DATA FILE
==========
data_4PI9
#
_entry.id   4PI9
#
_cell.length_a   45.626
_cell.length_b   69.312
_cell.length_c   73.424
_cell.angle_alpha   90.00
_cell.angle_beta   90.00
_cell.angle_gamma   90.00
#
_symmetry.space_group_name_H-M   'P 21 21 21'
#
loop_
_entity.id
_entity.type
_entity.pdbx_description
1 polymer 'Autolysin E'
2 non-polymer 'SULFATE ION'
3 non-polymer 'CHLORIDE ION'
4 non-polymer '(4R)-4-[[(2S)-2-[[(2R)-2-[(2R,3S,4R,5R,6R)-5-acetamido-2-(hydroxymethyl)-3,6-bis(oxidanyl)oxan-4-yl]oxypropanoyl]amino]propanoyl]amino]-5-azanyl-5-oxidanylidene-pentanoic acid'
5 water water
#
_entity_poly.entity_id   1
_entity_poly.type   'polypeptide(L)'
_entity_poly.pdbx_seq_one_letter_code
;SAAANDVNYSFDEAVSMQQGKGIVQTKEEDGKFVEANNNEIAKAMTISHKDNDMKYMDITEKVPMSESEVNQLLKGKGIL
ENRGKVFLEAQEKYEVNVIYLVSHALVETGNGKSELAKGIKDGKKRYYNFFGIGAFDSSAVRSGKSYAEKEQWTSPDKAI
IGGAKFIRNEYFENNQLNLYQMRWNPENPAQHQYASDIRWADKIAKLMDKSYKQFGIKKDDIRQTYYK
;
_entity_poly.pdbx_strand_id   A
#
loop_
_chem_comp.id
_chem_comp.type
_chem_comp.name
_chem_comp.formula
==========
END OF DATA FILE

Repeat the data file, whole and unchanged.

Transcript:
data_4PI9
#
_entry.id   4PI9
#
_cell.length_a   45.626
_cell.length_b   69.312
_cell.length_c   73.424
_cell.angle_alpha   90.00
_cell.angle_beta   90.00
_cell.angle_gamma   90.00
#
_symmetry.space_group_name_H-M   'P 21 21 21'
#
loop_
_entity.id
_entity.type
_entity.pdbx_description
1 polymer 'Autolysin E'
2 non-polymer 'SULFATE ION'
3 non-polymer 'CHLORIDE ION'
4 non-polymer '(4R)-4-[[(2S)-2-[[(2R)-2-[(2R,3S,4R,5R,6R)-5-acetamido-2-(hydroxymethyl)-3,6-bis(oxidanyl)oxan-4-yl]oxypropanoyl]amino]propanoyl]amino]-5-azanyl-5-oxidanylidene-pentanoic acid'
5 water water
#
_entity_poly.entity_id   1
_entity_poly.type   'polypeptide(L)'
_entity_poly.pdbx_seq_one_letter_code
;SAAANDVNYSFDEAVSMQQGKGIVQTKEEDGKFVEANNNEIAKAMTISHKDNDMKYMDITEKVPMSESEVNQLLKGKGIL
ENRGKVFLEAQEKYEVNVIYLVSHALVETGNGKSELAKGIKDGKKRYYNFFGIGAFDSSAVRSGKSYAEKEQWTSPDKAI
IGGAKFIRNEYFENNQLNLYQMRWNPENPAQHQYASDIRWADKIAKLMDKSYKQFGIKKDDIRQTYYK
;
_entity_poly.pdbx_strand_id   A
#
loop_
_chem_comp.id
_chem_comp.type
_chem_comp.name
_chem_comp.formula